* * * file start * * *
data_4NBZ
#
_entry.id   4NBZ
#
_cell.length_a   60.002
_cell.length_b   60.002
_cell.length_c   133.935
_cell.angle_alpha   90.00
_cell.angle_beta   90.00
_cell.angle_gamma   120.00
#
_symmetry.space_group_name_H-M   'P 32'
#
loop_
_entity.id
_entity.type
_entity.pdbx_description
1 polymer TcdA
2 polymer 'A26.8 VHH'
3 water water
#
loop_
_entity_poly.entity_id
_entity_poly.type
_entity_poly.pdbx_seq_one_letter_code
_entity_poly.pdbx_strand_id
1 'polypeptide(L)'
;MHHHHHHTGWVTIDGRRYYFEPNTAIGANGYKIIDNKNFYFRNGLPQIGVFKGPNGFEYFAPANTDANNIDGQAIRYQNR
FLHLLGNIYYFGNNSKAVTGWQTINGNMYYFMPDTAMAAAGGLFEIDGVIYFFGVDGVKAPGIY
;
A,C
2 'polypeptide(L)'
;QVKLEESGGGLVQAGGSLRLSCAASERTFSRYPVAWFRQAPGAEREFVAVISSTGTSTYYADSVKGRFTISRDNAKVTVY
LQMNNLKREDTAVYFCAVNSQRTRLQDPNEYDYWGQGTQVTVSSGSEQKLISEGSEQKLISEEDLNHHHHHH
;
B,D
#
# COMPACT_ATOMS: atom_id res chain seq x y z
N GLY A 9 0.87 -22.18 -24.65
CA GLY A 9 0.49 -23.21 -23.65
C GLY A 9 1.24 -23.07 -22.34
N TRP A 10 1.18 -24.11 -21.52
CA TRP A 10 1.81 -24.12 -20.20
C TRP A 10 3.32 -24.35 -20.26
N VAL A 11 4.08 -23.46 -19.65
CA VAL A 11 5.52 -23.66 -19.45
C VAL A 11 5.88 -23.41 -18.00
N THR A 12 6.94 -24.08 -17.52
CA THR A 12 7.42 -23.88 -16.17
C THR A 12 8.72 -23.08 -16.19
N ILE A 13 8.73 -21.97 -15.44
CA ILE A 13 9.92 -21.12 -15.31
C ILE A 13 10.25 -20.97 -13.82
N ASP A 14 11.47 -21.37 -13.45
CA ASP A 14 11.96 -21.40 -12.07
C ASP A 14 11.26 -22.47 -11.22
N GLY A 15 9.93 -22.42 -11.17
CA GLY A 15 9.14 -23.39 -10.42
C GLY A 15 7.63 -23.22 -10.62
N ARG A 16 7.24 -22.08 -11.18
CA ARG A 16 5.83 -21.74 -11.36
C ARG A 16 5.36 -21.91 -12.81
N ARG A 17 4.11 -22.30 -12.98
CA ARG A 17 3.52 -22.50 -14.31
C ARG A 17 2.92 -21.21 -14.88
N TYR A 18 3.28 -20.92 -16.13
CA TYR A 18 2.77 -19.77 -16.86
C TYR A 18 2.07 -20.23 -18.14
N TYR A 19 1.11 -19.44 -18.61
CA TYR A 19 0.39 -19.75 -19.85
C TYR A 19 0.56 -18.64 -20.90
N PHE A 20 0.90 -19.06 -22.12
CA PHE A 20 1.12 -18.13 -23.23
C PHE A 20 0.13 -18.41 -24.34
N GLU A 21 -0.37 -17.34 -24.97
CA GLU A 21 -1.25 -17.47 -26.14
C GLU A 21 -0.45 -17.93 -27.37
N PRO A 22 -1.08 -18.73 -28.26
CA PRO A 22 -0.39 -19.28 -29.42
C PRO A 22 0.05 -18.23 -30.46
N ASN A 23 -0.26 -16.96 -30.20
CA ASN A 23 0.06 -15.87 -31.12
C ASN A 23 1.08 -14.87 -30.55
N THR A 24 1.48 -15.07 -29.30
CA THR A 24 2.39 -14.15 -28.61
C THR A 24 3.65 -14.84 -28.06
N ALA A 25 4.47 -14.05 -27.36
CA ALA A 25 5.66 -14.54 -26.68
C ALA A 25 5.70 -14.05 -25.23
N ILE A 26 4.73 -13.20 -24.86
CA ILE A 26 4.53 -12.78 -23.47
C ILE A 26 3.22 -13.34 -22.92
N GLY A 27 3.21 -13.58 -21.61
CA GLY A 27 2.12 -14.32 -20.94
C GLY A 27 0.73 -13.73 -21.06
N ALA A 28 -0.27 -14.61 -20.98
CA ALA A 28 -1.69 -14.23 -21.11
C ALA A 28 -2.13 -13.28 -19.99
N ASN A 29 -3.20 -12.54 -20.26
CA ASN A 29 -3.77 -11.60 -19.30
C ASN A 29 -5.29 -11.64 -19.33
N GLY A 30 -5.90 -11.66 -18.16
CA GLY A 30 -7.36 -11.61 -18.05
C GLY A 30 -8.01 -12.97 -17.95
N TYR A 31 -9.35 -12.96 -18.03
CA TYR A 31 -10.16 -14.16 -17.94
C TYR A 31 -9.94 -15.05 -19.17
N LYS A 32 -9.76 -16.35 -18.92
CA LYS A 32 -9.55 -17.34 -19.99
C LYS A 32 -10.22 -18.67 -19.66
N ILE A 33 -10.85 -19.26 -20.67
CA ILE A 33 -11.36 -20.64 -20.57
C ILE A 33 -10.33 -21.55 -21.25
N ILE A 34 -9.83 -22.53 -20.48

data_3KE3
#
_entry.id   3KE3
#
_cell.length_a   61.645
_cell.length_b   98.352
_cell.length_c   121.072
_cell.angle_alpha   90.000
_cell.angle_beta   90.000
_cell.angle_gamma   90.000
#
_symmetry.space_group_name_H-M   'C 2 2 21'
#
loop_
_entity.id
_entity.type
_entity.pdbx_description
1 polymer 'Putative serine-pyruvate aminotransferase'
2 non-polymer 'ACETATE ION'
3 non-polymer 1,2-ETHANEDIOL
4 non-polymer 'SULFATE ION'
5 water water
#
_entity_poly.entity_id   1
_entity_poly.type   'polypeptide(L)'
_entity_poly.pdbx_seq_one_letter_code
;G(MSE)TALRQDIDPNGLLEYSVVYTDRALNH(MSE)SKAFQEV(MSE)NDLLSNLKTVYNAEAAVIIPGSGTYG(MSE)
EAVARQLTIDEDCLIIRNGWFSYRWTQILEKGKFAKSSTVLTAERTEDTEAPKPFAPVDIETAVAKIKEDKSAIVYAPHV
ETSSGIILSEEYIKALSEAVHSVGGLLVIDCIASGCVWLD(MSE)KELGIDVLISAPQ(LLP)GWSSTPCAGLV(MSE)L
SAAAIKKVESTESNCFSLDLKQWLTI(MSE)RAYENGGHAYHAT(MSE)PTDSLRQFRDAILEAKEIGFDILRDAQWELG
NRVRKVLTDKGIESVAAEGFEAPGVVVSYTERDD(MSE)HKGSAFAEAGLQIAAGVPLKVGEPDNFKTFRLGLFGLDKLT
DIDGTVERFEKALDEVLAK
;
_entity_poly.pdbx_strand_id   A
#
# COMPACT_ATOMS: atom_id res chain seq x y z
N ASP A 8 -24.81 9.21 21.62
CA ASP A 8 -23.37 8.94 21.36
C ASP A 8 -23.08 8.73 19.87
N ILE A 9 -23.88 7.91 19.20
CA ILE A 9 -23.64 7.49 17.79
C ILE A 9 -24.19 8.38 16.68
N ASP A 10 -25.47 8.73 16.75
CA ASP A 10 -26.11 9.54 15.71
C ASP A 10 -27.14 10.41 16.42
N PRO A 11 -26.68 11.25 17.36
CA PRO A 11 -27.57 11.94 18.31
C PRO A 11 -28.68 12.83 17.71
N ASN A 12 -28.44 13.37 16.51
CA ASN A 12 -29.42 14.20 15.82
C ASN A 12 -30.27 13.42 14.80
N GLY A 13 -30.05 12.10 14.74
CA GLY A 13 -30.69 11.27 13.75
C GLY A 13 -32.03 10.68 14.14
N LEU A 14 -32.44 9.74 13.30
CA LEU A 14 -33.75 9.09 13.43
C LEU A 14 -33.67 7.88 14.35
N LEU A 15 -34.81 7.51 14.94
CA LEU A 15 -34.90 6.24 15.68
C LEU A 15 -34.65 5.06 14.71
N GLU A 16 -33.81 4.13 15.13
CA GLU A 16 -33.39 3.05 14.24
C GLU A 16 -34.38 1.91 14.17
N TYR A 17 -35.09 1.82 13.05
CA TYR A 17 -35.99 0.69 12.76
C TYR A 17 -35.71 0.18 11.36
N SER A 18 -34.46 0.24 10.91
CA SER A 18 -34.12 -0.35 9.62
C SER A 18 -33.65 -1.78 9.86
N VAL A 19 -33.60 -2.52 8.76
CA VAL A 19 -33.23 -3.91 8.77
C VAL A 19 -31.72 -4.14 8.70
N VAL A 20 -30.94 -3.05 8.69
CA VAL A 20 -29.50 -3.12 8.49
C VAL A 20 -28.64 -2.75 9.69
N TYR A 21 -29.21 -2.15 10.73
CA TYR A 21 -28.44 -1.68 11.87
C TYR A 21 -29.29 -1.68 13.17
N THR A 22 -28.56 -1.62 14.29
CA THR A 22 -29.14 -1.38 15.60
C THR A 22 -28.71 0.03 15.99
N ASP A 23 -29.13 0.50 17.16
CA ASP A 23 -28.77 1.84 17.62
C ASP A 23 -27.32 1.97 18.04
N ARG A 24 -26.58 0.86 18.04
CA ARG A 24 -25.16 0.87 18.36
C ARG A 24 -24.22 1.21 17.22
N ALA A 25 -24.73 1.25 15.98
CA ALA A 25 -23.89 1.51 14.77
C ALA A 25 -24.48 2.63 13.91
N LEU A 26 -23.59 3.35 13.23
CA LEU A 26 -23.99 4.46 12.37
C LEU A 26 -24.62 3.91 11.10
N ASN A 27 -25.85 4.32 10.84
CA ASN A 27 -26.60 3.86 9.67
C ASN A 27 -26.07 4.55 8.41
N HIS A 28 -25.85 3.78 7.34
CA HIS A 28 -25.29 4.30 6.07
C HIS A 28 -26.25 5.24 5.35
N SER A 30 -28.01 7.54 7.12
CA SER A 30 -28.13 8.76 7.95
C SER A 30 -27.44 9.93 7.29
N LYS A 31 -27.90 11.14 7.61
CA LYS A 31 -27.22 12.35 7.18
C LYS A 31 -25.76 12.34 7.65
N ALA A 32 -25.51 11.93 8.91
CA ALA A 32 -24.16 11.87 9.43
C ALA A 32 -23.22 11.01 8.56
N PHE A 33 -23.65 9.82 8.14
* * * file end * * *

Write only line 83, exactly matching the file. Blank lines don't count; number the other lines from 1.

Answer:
C ASN A 23 1.08 -14.87 -30.55